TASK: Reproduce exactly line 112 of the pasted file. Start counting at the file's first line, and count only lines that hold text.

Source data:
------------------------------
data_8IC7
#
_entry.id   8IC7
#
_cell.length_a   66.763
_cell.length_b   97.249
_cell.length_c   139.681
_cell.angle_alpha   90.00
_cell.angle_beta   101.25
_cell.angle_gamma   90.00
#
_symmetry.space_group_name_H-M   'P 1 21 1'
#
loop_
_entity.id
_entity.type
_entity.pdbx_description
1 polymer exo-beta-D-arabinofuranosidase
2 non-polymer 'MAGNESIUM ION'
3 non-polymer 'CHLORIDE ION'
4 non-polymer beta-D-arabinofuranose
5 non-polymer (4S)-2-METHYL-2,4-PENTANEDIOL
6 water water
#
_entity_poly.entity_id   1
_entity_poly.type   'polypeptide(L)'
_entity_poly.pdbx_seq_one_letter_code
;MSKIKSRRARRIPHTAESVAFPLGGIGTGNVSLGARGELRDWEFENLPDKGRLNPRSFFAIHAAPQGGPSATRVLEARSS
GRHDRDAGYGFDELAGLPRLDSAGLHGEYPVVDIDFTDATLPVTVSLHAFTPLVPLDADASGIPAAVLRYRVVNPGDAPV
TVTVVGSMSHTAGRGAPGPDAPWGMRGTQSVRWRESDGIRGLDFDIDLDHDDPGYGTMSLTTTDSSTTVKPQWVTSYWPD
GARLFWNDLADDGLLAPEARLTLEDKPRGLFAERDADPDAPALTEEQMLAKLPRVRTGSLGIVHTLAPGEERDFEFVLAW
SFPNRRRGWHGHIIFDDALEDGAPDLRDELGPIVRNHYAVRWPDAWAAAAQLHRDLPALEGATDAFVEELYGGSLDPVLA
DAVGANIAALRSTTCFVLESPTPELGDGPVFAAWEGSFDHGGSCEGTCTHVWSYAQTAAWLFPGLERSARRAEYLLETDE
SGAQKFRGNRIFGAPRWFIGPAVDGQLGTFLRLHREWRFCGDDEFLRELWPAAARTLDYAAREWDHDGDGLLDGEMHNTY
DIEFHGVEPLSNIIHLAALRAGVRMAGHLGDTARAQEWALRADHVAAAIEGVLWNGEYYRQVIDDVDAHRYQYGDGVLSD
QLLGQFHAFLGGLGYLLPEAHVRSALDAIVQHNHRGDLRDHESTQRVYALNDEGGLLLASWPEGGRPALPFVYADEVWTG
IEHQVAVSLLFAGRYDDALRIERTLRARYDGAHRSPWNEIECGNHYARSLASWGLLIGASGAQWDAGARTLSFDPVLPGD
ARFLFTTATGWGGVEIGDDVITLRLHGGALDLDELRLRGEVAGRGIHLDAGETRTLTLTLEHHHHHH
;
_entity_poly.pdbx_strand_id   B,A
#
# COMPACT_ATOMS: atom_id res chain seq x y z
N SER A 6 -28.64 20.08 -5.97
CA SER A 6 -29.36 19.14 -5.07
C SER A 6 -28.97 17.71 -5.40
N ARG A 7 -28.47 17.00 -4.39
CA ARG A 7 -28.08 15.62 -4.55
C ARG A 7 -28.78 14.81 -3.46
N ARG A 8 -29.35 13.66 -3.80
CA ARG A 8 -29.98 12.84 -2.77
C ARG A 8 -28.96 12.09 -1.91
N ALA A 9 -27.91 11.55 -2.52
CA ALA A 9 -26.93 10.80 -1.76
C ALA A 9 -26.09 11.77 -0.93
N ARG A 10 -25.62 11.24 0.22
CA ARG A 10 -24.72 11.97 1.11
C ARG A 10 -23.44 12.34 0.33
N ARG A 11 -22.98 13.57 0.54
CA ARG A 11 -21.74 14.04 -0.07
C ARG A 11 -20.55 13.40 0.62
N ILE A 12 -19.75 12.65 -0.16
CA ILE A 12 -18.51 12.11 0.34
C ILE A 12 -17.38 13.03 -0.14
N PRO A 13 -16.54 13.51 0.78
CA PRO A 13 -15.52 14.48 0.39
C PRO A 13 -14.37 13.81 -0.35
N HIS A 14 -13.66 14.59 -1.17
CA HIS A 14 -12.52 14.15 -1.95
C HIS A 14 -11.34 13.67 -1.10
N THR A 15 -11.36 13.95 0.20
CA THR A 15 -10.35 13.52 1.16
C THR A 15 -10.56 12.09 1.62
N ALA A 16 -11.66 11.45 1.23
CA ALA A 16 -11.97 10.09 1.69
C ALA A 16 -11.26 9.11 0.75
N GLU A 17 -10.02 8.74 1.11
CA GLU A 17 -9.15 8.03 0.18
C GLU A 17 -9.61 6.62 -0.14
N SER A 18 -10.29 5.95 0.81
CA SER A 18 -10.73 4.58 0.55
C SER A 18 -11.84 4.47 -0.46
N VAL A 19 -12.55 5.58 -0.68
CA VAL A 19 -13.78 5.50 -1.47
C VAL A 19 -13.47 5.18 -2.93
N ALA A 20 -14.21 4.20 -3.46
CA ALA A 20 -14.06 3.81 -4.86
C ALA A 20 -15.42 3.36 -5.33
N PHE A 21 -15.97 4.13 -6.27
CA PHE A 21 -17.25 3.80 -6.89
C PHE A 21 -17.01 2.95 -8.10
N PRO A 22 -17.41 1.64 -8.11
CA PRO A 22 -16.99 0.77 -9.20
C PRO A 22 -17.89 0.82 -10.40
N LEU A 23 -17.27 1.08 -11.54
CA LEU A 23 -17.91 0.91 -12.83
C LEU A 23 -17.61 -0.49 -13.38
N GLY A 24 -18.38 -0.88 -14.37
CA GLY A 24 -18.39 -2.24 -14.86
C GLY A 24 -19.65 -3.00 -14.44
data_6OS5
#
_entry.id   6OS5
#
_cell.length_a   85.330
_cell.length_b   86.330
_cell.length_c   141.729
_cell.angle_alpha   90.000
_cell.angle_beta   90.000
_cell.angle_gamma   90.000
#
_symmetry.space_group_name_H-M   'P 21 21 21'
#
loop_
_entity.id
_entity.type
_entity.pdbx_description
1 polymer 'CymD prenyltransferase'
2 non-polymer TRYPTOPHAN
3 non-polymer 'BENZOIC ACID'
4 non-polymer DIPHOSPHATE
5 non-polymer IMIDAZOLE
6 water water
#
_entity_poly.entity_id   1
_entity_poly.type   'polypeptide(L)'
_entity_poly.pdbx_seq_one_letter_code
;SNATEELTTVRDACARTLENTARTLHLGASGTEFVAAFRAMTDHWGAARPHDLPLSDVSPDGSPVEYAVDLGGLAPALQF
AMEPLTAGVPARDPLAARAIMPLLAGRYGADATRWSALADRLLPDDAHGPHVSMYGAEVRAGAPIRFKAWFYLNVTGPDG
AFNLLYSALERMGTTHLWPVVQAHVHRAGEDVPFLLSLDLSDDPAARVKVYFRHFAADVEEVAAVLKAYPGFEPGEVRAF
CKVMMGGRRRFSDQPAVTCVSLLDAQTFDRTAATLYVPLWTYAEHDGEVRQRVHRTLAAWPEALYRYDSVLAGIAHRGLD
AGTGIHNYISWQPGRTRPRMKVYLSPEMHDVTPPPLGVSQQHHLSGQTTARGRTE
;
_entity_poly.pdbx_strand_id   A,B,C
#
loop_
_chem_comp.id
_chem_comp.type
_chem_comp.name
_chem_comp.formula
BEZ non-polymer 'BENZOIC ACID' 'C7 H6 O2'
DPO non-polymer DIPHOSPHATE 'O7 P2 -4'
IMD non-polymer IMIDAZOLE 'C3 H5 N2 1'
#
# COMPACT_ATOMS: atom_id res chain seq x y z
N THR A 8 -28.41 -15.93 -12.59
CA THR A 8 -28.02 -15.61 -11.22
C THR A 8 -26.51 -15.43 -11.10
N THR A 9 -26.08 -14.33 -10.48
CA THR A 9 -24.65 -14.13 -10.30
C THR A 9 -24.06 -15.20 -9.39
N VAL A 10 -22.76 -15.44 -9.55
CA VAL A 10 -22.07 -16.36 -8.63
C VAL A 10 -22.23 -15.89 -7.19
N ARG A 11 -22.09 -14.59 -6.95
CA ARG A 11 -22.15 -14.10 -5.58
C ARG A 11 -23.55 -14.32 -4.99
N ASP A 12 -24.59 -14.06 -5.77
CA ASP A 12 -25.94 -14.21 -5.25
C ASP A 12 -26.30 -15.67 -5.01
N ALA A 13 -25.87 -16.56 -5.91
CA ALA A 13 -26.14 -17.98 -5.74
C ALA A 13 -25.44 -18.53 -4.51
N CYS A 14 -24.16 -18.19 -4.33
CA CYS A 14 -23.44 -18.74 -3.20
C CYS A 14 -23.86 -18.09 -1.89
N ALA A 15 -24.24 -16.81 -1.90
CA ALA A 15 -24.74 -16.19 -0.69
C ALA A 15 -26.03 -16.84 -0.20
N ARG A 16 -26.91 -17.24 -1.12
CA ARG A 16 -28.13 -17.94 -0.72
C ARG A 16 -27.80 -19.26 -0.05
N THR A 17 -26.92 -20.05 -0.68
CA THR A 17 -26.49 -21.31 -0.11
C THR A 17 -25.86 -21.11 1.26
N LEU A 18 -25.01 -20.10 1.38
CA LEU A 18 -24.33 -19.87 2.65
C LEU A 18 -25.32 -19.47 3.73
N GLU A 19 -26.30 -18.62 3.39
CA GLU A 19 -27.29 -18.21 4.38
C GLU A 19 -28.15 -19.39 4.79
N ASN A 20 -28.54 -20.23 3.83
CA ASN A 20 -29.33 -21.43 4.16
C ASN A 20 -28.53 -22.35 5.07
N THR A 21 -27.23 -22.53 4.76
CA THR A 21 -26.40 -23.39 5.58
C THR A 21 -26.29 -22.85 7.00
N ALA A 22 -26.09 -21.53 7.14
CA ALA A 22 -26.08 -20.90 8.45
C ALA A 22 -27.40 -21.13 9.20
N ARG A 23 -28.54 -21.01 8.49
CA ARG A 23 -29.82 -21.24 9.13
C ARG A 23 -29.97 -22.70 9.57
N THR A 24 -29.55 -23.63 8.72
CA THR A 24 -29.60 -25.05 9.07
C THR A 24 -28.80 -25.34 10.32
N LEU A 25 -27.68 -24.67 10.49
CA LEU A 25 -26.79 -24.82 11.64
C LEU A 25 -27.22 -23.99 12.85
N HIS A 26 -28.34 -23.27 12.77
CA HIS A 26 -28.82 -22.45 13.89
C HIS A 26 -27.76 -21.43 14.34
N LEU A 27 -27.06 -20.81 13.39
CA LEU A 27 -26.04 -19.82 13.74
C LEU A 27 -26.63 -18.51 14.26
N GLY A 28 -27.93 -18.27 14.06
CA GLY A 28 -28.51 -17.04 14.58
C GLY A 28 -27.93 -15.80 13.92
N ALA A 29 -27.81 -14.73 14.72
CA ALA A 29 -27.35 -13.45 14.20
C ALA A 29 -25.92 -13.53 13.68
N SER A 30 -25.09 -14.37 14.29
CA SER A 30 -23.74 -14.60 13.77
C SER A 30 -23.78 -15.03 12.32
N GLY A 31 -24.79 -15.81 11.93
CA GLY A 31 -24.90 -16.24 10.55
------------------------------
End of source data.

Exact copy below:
#